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Comic Inferno

Entry updated 26 July 2021. Tagged: Theme.

A more or less self-explanatory item of Terminology coined by Kingsley Amis in New Maps of Hell: A Survey of Science Fiction (1960), describing sf which cheerfully extracts Satire or outright black Humour from a scenario rooted in Dystopia. Examples cited by Amis include Anthony Boucher's "Barrier" (September 1942 Astounding as "The Barrier"), Frederik Pohl's "The Midas Plague" (April 1954 Galaxy), Robert Sheckley's "A Ticket to Tranai" (October 1955 Galaxy) and William Tenn's "Null-P" (January 1951 Worlds Beyond). Further stories can easily be added to the list, such as Sheckley's "Pilgrimage to Earth" (September 1956 Playboy as "Love, Incorporated") and Tenn's "The Liberation of Earth" (May 1953 Future Science Fiction)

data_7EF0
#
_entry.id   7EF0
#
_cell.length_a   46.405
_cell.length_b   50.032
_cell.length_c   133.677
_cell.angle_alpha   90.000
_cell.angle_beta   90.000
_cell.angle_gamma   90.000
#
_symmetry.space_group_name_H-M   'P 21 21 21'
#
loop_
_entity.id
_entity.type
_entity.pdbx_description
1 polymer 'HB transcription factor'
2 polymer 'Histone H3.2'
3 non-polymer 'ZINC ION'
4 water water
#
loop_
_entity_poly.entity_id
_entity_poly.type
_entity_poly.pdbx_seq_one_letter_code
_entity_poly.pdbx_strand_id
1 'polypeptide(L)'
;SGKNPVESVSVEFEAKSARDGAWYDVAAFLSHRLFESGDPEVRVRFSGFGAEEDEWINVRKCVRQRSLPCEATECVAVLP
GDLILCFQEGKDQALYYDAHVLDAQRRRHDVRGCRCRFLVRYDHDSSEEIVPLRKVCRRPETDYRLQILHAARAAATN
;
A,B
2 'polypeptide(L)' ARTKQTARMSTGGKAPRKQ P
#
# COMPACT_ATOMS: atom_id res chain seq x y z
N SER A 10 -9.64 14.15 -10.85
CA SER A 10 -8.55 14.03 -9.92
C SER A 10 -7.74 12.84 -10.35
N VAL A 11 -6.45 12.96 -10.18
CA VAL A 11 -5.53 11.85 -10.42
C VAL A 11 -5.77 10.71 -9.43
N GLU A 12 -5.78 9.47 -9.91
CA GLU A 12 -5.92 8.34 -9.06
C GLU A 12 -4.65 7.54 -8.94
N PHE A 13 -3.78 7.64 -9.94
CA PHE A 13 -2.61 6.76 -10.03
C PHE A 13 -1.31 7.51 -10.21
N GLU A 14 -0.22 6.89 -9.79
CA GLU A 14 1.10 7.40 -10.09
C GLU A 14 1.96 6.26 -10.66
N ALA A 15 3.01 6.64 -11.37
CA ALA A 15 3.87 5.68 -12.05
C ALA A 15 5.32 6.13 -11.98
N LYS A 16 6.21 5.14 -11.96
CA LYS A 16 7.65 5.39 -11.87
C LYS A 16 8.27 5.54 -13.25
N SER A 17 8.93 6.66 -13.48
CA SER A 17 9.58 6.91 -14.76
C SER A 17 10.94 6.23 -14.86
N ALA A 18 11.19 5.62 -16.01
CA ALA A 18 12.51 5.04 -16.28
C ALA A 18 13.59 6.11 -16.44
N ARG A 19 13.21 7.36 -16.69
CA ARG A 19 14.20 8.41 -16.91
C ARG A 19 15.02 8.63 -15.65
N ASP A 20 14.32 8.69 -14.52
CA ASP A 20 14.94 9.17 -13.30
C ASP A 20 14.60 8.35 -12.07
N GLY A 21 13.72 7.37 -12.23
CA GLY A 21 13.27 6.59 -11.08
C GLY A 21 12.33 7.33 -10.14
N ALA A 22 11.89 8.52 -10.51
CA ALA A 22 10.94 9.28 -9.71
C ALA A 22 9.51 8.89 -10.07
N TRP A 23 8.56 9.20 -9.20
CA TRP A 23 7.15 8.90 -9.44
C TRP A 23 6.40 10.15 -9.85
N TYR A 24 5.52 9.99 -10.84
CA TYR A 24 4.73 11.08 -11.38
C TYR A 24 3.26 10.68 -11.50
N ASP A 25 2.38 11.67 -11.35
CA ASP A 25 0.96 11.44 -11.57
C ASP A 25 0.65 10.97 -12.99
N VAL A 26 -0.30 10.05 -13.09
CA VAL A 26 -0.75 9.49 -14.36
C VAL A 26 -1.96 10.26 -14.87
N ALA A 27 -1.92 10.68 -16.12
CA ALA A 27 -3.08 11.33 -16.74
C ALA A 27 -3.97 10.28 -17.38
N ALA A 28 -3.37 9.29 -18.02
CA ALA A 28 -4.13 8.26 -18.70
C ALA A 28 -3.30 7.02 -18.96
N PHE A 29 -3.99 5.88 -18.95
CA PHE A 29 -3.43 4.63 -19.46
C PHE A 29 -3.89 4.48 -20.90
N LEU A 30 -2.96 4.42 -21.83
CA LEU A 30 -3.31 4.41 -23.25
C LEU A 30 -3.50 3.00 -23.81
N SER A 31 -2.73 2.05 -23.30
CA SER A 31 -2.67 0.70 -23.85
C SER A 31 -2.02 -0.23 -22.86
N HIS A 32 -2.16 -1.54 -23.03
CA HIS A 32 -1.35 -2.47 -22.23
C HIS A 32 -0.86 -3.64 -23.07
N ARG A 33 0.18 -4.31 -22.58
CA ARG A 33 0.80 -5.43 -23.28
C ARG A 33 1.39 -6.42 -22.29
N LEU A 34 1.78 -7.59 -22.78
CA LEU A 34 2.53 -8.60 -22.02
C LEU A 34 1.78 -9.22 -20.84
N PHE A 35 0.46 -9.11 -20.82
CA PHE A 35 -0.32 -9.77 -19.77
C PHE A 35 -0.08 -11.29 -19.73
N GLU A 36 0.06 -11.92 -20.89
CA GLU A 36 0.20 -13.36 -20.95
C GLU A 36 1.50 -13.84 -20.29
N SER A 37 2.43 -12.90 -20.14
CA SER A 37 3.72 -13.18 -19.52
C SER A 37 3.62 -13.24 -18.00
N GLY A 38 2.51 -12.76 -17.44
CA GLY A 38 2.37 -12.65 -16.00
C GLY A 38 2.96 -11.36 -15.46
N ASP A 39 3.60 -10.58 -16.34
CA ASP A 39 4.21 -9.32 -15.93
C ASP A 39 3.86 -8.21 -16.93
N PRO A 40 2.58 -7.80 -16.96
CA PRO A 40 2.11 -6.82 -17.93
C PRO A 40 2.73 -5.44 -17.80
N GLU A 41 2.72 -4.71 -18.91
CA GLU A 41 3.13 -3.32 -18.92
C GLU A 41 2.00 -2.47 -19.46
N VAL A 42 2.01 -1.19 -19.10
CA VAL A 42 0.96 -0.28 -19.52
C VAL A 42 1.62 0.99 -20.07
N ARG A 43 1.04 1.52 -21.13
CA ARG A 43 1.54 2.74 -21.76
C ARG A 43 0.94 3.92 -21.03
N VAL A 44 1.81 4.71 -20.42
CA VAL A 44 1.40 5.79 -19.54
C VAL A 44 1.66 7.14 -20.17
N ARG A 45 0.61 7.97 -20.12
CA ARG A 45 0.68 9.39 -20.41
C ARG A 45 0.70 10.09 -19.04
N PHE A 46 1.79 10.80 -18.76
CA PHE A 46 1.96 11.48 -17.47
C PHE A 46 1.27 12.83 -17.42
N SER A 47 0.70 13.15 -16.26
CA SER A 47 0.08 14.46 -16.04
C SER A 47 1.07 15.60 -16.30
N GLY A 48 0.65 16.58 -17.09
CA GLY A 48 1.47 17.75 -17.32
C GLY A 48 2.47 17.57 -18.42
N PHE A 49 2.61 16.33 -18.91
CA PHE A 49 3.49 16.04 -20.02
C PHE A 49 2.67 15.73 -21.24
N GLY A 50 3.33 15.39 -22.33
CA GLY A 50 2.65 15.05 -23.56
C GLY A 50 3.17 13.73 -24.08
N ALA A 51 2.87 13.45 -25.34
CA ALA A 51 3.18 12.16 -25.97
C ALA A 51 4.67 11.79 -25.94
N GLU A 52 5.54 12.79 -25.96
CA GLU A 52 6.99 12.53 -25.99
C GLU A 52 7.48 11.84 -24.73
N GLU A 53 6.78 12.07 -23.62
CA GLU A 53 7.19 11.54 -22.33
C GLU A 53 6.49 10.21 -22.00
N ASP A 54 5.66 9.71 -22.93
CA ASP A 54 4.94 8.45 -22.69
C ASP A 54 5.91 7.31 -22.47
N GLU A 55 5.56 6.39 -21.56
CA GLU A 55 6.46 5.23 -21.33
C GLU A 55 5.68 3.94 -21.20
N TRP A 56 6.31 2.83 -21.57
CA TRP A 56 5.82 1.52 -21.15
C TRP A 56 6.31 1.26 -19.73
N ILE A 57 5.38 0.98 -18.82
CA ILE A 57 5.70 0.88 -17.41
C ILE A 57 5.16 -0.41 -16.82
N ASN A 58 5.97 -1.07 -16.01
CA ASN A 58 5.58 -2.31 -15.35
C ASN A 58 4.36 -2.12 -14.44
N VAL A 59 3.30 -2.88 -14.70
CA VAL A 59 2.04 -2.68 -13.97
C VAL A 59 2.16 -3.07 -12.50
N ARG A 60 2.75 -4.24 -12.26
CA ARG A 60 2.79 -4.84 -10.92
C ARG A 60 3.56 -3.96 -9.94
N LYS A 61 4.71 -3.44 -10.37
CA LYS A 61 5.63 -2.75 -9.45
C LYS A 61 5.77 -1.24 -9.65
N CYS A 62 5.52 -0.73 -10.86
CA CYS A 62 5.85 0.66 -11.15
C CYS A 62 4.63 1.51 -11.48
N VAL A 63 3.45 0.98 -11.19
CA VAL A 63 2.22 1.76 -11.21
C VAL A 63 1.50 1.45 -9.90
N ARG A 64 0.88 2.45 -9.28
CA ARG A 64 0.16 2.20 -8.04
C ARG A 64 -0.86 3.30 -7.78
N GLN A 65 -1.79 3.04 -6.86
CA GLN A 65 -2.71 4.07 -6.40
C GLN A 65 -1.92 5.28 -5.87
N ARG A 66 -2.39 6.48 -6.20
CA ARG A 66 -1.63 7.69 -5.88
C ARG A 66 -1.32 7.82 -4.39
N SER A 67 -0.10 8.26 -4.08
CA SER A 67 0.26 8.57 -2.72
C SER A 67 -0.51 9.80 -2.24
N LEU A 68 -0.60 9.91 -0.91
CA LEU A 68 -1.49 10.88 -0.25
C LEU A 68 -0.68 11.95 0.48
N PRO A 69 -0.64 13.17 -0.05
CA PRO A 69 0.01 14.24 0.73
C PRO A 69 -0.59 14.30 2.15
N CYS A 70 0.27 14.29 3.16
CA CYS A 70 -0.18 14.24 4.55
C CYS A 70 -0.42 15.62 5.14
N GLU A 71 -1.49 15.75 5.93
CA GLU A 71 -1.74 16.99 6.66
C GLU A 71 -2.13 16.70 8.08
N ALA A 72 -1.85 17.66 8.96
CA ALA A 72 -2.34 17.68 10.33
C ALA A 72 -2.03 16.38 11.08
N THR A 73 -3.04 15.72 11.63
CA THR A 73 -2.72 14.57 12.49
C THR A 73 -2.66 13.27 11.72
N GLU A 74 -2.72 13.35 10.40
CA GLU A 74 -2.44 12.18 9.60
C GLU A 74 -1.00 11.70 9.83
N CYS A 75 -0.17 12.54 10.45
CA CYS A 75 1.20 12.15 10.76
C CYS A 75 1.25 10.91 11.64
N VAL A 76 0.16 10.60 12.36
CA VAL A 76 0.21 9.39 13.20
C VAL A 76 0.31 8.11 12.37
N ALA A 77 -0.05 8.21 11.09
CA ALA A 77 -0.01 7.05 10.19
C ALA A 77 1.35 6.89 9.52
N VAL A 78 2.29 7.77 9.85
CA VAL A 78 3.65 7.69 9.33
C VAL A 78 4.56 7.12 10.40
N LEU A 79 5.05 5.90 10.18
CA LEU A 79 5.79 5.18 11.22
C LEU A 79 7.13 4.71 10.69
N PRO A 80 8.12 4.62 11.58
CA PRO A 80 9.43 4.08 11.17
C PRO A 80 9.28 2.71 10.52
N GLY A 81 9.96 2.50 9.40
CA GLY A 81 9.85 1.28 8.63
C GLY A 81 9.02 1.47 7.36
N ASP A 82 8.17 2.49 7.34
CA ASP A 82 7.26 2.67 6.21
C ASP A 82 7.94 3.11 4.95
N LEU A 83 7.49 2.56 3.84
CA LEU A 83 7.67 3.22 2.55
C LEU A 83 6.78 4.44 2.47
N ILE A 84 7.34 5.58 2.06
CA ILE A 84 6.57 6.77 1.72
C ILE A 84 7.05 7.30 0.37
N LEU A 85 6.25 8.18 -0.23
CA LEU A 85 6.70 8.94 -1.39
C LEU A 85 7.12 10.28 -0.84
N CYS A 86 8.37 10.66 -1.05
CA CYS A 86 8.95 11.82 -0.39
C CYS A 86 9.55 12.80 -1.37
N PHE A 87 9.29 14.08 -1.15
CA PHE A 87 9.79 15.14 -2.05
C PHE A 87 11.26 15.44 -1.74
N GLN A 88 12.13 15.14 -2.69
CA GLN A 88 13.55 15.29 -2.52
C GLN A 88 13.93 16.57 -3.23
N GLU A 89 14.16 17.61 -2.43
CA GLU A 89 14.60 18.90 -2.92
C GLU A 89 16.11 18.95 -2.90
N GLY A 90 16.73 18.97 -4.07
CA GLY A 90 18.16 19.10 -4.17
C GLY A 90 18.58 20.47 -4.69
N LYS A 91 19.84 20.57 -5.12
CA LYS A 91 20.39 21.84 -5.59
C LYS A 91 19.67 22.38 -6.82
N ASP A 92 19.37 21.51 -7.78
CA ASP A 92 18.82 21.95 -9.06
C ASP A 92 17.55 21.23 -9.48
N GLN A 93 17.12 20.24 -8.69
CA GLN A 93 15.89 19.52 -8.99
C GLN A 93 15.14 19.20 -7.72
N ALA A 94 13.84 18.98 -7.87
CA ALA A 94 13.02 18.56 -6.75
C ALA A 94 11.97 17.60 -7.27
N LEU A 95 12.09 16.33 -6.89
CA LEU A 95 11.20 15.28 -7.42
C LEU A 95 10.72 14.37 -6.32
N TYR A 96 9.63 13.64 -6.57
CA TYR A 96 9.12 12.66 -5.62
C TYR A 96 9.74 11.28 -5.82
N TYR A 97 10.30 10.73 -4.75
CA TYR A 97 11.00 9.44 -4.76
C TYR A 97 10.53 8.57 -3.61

Brian W Aldiss appropriated the term for just such a story in "Comic Inferno" (February 1963 Galaxy), and James Blish adopted its critical use in The Issue at Hand (coll 1964) as by William Atheling Jr, which suggests that Anti-Utopia, Dystopia and Comic Inferno may be used more or less interchangeably. John T Sladek also made frequent use of the comic-inferno form; several of Richard Condon's Near Future novels can be described as being set in comic infernos. [DRL]

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